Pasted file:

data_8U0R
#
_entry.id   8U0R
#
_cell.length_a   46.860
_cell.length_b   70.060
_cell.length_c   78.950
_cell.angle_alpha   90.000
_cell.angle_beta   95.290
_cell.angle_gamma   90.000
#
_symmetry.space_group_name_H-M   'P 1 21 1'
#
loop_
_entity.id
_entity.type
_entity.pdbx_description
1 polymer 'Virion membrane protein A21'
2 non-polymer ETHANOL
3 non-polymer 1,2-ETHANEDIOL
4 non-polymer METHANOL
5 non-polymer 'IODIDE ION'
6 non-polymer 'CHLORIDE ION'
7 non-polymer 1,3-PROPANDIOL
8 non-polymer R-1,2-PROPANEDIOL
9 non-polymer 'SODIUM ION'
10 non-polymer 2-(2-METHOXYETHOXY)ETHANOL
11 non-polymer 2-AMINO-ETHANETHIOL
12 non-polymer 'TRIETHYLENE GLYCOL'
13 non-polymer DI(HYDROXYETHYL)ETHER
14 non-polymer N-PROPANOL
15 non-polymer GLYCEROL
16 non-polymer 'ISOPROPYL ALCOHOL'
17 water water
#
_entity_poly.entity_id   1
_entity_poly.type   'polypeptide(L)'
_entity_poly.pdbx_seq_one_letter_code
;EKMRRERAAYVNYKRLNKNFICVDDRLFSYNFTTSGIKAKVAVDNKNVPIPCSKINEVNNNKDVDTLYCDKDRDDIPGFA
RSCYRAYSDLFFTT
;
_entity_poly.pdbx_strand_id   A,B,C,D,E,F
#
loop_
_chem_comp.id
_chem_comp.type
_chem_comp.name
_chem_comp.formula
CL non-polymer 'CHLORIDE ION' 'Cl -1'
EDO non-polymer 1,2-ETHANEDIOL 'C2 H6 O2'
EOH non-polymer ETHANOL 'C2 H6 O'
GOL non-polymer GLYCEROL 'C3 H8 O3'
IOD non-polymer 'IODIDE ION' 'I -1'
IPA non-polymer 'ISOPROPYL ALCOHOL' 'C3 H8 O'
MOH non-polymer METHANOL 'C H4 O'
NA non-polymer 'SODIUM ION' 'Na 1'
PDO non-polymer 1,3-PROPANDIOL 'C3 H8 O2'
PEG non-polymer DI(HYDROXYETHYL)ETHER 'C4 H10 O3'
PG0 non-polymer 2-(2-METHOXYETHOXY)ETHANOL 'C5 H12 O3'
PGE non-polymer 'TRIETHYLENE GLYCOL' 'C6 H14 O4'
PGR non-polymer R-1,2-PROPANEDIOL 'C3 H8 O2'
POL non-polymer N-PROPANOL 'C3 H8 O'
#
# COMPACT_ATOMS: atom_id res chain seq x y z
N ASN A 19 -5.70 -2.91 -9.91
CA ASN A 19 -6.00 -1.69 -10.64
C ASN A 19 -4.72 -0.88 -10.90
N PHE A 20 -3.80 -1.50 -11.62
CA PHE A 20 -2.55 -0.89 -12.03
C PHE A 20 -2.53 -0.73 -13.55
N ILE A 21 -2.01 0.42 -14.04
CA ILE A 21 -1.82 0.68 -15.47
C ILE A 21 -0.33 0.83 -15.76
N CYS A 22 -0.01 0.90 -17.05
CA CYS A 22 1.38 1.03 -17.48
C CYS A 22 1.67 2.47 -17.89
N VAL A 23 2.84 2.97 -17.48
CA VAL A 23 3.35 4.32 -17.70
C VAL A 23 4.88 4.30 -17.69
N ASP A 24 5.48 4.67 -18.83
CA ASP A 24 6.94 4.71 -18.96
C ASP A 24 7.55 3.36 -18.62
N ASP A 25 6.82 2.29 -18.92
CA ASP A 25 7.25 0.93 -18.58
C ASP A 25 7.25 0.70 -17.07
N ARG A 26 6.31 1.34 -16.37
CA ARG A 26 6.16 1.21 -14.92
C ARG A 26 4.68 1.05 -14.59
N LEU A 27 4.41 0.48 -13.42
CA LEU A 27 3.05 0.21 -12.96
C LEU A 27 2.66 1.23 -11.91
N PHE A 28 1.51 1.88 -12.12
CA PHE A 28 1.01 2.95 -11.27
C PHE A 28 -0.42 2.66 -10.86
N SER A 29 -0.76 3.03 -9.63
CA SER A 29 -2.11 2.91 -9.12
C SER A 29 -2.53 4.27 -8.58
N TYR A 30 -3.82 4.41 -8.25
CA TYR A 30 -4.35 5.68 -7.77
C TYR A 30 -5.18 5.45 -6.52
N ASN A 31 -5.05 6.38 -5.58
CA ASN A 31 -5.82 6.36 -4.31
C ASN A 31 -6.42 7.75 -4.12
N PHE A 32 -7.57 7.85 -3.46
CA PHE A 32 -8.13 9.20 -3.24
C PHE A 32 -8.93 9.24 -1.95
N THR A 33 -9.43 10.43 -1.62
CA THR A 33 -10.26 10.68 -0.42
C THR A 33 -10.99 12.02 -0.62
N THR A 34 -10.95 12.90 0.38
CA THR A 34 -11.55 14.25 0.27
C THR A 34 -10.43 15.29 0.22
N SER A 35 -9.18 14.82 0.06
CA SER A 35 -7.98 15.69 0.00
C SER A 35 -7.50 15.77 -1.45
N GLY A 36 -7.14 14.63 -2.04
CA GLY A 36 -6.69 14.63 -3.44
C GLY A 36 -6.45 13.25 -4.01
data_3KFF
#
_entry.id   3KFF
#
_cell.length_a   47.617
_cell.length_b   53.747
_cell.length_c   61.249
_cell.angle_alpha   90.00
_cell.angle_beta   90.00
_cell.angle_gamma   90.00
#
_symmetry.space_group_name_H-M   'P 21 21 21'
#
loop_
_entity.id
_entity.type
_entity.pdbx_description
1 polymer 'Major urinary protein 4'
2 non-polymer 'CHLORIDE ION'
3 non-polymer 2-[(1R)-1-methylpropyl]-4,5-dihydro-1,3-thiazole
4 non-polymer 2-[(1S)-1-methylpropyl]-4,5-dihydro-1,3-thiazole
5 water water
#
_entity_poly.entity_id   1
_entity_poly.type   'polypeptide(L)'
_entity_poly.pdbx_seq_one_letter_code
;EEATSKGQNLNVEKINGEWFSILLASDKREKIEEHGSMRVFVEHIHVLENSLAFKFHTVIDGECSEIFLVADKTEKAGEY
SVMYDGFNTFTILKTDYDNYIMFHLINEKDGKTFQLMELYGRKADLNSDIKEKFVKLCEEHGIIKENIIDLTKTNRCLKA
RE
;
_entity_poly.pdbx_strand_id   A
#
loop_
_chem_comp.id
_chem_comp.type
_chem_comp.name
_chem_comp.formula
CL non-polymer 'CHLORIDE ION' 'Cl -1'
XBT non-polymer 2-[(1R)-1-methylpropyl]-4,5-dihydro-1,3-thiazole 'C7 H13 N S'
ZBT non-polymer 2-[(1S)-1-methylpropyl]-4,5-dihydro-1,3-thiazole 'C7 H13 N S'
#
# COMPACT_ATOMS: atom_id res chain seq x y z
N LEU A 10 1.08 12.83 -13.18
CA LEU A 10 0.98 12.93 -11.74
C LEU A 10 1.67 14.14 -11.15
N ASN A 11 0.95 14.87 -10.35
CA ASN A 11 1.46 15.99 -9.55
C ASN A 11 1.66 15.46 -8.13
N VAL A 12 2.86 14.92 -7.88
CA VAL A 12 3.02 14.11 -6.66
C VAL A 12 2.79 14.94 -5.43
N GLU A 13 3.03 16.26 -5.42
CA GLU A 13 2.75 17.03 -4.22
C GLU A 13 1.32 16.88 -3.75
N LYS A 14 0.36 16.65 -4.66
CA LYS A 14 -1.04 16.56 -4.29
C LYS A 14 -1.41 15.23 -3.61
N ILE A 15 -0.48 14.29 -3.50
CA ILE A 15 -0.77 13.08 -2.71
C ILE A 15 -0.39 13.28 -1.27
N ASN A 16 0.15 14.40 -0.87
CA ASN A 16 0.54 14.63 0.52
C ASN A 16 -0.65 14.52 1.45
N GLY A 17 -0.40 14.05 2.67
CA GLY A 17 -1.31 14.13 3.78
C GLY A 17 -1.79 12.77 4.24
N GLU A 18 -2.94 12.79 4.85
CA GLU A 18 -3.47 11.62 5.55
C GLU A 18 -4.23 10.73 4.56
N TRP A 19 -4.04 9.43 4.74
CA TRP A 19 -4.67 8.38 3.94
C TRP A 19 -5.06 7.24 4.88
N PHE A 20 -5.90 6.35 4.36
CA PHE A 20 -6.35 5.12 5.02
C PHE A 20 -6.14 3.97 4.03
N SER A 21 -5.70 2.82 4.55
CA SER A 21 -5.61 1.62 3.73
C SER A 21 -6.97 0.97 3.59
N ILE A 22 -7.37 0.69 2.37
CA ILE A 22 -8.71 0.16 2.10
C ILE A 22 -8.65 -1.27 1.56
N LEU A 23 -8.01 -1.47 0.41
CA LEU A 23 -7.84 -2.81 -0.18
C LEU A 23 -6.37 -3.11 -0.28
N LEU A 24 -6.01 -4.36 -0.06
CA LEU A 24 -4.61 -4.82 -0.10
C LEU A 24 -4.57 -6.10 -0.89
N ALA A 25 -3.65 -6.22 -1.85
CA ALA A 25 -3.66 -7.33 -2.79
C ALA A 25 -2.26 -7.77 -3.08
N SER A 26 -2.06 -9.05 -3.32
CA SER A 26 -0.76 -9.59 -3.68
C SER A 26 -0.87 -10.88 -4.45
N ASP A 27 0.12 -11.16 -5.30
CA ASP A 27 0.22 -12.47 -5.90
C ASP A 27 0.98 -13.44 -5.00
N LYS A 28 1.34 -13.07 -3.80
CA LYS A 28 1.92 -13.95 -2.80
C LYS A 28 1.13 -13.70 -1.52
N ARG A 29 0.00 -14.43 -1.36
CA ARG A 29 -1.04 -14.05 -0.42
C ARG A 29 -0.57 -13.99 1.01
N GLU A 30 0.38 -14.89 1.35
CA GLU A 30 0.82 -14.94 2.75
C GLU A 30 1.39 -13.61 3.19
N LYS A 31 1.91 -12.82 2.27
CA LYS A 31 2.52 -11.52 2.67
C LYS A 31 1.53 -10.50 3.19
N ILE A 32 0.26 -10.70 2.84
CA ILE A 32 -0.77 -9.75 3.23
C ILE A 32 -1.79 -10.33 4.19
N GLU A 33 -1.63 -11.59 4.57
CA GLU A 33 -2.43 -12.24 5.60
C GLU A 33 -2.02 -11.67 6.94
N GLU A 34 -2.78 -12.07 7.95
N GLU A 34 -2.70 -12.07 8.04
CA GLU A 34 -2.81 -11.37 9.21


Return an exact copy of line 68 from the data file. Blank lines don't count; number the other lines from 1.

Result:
N PHE A 20 -3.80 -1.50 -11.62